This is part of a series, read my previous post: Cooper Island: First Impressions

Accompanying scientists in the field, I’ve come to appreciate the amount of effort and resources required to collect data, particularly in remote polar regions. In addition to the usual challenges of fieldwork, George Divoky brings a tenacious drive and dedication to maintaining his study of Cooper Island Black Guillemots in the Arctic for the past 45 consecutive years.

Cooper Island Camp, 8″ x 10″ field watercolor

George Divoky first found the Black Guillemot colony of Cooper Island in 1972 when there were only ten pairs. While most sea birds nest in formidable cliff cavities, the Cooper Island guillemots found nesting cavities under old pieces of wood. The planks and boxes were remnants of Navy structures abandoned and destroyed after the Korean War. The accessible nesting sites presented George an opportunity to study the breeding biology of Black Guillemots.

Guillemot nesting sites, 3″ x 5″ sketch

The colony grew to about 200 breeding pairs each summer, with nests from wood debris and later boxes to protect the birds from hungry bears. Each summer, George returned to the arctic to spend three months on the deserted island to observe the colony. By the 1990s, he noticed the birds responding to the decreasing sea ice in the arctic, and began to view his data through the lens of climate change research. The colony was in decline; in 2018, there were only 75 breeding pairs.

A stormy night that partially collapsed our tent

Beyond the daily tasks necessary for surviving on a deserted island in the Arctic for three months, George collects data day in and day out as he monitors the guillemot colony. His work continues despite cold, wet, or windy conditions, as I experienced during our visit.

An approximate calendar for Cooper Island research

He begins in mid-June when the guillemots return to the island from their winter range in the Chukchi sea. George surveys the colony, recording which birds have returned to their breeding sites. At times it’s like welcoming back old friends as he sees a bird that he banded 20 years ago.

Guillemot studies, 5″ x 5″ watercolors

After the bird pairs have formed, the birds incubate their nests for a period of 23-39 days before the chicks hatch. During this time, George focuses on setting up his camp, including his wind generator, tents for guests, a weatherport for food storage, and an electric fence for polar bear safety.

Black guillemot eggs, 8″ x 10″ ink, watercolor, and gouache

As the eggs start hatching, George becomes extremely busy, weighing each chick in the colony daily to record their growth. These are time-consuming, but critical data points as chick weights reflect the availability of nutritious prey fish that their parents are bringing back.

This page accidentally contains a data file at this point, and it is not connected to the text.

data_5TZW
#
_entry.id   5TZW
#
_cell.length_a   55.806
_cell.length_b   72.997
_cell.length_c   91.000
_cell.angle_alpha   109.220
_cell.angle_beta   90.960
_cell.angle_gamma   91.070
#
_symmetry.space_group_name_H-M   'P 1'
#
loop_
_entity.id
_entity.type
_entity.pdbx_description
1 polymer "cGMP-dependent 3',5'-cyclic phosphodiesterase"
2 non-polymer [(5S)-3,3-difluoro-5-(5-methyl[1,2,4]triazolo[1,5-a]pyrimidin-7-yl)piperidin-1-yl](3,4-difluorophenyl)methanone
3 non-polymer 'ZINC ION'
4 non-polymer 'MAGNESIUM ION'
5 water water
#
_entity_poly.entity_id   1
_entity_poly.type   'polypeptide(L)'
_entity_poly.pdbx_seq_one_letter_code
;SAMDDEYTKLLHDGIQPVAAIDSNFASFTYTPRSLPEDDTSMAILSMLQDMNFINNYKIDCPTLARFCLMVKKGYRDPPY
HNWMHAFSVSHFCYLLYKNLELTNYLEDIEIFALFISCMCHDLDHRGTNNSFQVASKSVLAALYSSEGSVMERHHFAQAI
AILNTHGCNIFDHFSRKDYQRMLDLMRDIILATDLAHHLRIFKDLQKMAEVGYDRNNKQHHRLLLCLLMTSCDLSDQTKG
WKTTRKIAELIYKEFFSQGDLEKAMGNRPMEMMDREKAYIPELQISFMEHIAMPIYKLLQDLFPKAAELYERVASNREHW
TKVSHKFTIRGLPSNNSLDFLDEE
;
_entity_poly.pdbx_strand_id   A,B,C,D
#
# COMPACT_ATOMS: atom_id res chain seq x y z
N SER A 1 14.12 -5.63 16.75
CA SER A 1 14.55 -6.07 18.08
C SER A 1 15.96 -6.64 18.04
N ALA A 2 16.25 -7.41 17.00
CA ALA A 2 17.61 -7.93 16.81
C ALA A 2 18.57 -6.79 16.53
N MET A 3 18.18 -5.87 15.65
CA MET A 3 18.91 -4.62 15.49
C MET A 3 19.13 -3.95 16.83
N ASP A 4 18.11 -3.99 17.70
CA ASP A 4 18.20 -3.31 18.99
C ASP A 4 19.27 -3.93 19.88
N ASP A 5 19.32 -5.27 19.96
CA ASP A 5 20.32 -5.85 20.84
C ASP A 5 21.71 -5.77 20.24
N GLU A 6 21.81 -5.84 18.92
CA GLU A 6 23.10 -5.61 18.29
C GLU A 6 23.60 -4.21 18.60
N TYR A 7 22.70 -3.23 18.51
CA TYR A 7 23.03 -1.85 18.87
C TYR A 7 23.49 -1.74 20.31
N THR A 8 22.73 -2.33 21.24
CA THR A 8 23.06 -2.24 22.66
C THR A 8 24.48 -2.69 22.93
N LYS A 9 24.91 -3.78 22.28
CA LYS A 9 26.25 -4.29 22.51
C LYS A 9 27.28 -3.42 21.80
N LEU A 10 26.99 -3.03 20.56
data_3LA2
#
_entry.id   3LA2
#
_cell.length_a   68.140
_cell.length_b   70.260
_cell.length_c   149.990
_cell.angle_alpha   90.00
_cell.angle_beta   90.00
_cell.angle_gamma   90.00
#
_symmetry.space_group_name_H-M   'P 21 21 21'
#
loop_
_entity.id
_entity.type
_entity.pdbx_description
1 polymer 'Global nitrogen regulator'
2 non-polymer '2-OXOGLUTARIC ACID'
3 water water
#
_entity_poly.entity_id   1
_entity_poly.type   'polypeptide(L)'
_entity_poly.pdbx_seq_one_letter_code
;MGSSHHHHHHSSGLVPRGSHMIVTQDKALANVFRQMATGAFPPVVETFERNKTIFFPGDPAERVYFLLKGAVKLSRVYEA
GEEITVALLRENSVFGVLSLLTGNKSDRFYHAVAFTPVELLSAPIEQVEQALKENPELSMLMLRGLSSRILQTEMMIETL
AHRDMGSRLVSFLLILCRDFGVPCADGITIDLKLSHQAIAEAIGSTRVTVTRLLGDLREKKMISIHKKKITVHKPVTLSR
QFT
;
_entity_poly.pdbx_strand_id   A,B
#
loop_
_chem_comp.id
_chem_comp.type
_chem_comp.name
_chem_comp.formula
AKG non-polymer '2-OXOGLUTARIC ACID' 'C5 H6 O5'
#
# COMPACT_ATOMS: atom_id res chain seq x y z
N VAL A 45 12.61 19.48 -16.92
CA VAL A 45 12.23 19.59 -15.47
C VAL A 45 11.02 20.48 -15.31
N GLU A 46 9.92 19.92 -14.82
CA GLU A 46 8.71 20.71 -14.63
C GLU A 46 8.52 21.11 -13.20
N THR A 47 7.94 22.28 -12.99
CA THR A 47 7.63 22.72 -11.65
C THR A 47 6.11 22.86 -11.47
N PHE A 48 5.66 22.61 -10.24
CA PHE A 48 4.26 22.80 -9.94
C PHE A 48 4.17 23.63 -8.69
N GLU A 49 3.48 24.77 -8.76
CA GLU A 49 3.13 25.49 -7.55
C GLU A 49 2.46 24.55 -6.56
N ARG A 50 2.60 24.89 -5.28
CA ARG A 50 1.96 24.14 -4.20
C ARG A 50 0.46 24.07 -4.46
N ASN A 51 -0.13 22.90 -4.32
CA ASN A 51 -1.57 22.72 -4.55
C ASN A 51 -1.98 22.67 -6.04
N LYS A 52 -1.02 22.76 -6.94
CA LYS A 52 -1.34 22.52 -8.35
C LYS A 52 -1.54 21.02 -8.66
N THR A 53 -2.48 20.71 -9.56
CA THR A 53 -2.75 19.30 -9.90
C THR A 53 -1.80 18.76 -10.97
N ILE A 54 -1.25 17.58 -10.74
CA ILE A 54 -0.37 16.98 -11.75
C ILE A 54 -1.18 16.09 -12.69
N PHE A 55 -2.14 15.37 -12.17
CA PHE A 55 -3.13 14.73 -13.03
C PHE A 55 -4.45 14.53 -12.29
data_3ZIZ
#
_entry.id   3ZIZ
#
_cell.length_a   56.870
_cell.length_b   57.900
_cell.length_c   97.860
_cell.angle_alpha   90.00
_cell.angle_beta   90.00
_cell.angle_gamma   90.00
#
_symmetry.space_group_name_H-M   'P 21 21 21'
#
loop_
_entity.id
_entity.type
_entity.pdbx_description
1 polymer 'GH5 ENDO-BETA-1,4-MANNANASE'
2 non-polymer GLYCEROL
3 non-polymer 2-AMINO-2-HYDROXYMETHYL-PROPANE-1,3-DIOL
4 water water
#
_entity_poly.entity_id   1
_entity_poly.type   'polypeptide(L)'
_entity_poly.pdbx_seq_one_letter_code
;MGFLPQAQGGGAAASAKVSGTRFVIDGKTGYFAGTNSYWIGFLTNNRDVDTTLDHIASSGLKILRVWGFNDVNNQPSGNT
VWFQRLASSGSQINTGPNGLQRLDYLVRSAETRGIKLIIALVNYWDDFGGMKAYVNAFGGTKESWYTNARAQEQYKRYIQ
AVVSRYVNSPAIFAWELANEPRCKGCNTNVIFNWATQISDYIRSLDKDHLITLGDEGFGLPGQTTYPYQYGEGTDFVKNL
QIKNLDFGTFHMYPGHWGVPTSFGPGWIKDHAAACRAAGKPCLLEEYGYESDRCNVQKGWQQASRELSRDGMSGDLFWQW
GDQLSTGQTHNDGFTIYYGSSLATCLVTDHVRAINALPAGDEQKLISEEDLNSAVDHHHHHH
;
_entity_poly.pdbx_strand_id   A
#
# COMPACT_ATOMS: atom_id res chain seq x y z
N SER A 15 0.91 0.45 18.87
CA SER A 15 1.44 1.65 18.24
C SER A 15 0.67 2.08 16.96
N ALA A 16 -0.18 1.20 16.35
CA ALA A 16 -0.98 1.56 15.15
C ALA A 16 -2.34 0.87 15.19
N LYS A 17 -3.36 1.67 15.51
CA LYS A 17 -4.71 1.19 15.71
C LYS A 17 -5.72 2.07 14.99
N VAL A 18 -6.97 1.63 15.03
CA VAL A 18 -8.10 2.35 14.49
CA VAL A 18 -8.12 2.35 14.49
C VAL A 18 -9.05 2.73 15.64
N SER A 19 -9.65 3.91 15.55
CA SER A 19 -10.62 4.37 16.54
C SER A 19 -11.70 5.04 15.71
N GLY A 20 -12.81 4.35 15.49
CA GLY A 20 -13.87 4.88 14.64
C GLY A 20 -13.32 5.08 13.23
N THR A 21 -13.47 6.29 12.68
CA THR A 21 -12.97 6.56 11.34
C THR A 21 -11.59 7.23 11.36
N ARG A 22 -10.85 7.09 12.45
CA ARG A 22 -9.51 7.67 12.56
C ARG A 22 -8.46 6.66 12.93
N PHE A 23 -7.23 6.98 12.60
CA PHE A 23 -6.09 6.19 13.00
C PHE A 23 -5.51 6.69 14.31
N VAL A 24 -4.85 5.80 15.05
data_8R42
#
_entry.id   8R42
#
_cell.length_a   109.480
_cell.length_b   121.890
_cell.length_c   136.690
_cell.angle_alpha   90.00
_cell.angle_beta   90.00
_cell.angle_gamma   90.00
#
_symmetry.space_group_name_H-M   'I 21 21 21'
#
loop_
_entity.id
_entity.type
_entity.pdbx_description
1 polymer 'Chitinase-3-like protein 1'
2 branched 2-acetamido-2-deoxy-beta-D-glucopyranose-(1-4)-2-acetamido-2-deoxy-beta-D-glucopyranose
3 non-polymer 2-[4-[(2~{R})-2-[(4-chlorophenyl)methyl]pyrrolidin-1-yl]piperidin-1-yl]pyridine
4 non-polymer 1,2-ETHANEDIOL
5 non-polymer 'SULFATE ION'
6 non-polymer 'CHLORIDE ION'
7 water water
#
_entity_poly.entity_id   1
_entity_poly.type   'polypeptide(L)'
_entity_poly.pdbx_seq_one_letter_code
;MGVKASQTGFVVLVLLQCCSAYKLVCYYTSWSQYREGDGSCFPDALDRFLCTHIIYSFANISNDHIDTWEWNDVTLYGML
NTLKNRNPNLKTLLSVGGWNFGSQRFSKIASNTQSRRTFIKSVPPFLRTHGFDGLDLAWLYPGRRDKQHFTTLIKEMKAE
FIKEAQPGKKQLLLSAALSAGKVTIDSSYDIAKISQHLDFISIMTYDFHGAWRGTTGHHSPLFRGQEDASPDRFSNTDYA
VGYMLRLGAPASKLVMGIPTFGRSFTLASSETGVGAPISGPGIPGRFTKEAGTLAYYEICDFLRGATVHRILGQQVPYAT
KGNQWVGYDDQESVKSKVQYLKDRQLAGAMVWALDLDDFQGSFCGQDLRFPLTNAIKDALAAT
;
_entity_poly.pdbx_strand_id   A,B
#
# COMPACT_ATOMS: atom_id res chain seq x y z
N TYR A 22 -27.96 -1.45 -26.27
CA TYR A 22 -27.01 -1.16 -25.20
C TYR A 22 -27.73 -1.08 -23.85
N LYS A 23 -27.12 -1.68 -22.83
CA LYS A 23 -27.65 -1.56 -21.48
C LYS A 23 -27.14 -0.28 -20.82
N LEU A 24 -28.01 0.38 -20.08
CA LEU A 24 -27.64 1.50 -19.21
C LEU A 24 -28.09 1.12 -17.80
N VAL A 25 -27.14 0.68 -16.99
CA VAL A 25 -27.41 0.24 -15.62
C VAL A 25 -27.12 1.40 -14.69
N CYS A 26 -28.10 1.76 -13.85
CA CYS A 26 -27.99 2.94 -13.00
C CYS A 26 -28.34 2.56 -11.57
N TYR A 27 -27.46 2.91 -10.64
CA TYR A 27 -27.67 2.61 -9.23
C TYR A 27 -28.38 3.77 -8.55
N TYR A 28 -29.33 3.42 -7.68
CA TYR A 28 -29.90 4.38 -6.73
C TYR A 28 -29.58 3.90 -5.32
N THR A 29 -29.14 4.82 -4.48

Checking nests

A decrease in available prey is one of the loud climate change signals George has observed. Black Guillemots live at the edge of sea ice, where they forage for their preferred diet of Arctic Cod. The cod are nutrient-rich cold-water fish, adapted to living under the ice in sub-freezing waters. As temperatures in the Arctic Ocean have warmed, the availability of Arctic Cod around Cooper Island has decreased dramatically. Guillemots forage for alternative fish, often the bottom-feeding fourhorn sculpin. The sculpins’ large bony heads are difficult for chicks to swallow and are also not as energy-rich as the cod. George has observed a corresponding decline in chick weights and survival.

Cod vs. sculpin

Last summer on Cooper Island, the lack of Arctic Cod in the nearshore was apparent. Our arrival on the island coincided with about half of the 130 newly hatched chicks succumbing to starvation. Each day we followed George around visiting nest sites, helping weigh chicks, measure wing growth, and record data. We celebrated each weight gain, knowing it would increase the chick’s chances of survival. Because of the grim start to our visit, the handful of growing birds felt like a victory, and we rooted for them daily. In the end, however, only 25% of the chicks fledged. For a colony that once had over 200 active nest sites, many of which would fledge two chicks, the number of healthy individuals paled in comparison.

Measuring guillemots

In his 45 years on Cooper Island, George has documented over 10,000 eggs laid and weighed chicks more than 80,000 times. Each egg and chick is part of the story of survival and adaptability that the arctic, and our world, is facing with climate change. And on Cooper Island, George Divoky is there to record it.

In my next post, Tools for Research

Read more about George’s Cooper island research: